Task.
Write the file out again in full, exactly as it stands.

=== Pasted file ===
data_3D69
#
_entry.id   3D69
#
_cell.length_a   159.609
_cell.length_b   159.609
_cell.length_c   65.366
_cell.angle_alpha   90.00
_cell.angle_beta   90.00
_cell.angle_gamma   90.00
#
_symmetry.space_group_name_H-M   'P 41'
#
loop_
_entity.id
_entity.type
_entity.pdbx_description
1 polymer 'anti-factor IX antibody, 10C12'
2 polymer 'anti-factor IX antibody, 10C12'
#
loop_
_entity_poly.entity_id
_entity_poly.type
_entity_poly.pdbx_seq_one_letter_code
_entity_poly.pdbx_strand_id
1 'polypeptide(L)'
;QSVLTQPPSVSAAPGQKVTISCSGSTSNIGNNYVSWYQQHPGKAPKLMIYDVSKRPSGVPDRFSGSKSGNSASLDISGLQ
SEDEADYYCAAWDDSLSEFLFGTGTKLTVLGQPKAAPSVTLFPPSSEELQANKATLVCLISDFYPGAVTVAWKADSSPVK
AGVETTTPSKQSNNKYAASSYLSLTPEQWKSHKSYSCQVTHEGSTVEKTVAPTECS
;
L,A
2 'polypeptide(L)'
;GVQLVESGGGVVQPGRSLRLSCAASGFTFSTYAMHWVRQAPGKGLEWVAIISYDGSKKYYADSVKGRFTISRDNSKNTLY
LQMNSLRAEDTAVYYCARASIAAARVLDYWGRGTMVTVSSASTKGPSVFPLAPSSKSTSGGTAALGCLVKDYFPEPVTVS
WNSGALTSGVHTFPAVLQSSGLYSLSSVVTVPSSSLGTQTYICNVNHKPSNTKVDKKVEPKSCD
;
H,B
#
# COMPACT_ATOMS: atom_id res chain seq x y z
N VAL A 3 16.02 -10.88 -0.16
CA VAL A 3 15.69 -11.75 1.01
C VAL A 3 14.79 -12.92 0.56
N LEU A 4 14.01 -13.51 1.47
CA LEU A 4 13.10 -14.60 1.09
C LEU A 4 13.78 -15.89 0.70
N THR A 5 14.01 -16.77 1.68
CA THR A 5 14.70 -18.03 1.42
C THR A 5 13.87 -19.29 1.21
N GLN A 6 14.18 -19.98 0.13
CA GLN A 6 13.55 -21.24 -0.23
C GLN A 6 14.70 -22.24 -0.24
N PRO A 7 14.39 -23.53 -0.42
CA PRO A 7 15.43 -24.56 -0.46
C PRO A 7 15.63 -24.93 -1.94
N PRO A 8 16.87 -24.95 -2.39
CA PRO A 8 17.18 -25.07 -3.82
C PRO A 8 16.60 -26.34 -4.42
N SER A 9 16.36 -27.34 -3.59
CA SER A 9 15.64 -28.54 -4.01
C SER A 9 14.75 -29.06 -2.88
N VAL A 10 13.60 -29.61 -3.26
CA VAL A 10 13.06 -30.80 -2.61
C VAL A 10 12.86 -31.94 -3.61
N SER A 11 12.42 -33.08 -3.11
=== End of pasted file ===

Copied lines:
data_3D69
#
_entry.id   3D69
#
_cell.length_a   159.609
_cell.length_b   159.609
_cell.length_c   65.366
_cell.angle_alpha   90.00
_cell.angle_beta   90.00
_cell.angle_gamma   90.00
#
_symmetry.space_group_name_H-M   'P 41'
#
loop_
_entity.id
_entity.type
_entity.pdbx_description
1 polymer 'anti-factor IX antibody, 10C12'
2 polymer 'anti-factor IX antibody, 10C12'
#
loop_
_entity_poly.entity_id
_entity_poly.type
_entity_poly.pdbx_seq_one_letter_code
_entity_poly.pdbx_strand_id
1 'polypeptide(L)'
;QSVLTQPPSVSAAPGQKVTISCSGSTSNIGNNYVSWYQQHPGKAPKLMIYDVSKRPSGVPDRFSGSKSGNSASLDISGLQ
SEDEADYYCAAWDDSLSEFLFGTGTKLTVLGQPKAAPSVTLFPPSSEELQANKATLVCLISDFYPGAVTVAWKADSSPVK
AGVETTTPSKQSNNKYAASSYLSLTPEQWKSHKSYSCQVTHEGSTVEKTVAPTECS
;
L,A
2 'polypeptide(L)'
;GVQLVESGGGVVQPGRSLRLSCAASGFTFSTYAMHWVRQAPGKGLEWVAIISYDGSKKYYADSVKGRFTISRDNSKNTLY
LQMNSLRAEDTAVYYCARASIAAARVLDYWGRGTMVTVSSASTKGPSVFPLAPSSKSTSGGTAALGCLVKDYFPEPVTVS
WNSGALTSGVHTFPAVLQSSGLYSLSSVVTVPSSSLGTQTYICNVNHKPSNTKVDKKVEPKSCD
;
H,B
#
# COMPACT_ATOMS: atom_id res chain seq x y z
N VAL A 3 16.02 -10.88 -0.16
CA VAL A 3 15.69 -11.75 1.01
C VAL A 3 14.79 -12.92 0.56
N LEU A 4 14.01 -13.51 1.47
CA LEU A 4 13.10 -14.60 1.09
C LEU A 4 13.78 -15.89 0.70
N THR A 5 14.01 -16.77 1.68
CA THR A 5 14.70 -18.03 1.42
C THR A 5 13.87 -19.29 1.21
N GLN A 6 14.18 -19.98 0.13
CA GLN A 6 13.55 -21.24 -0.23
C GLN A 6 14.70 -22.24 -0.24
N PRO A 7 14.39 -23.53 -0.42
CA PRO A 7 15.43 -24.56 -0.46
C PRO A 7 15.63 -24.93 -1.94
N PRO A 8 16.87 -24.95 -2.39
CA PRO A 8 17.18 -25.07 -3.82
C PRO A 8 16.60 -26.34 -4.42
N SER A 9 16.36 -27.34 -3.59
CA SER A 9 15.64 -28.54 -4.01
C SER A 9 14.75 -29.06 -2.88
N VAL A 10 13.60 -29.61 -3.26
CA VAL A 10 13.06 -30.80 -2.61
C VAL A 10 12.86 -31.94 -3.61
N SER A 11 12.42 -33.08 -3.11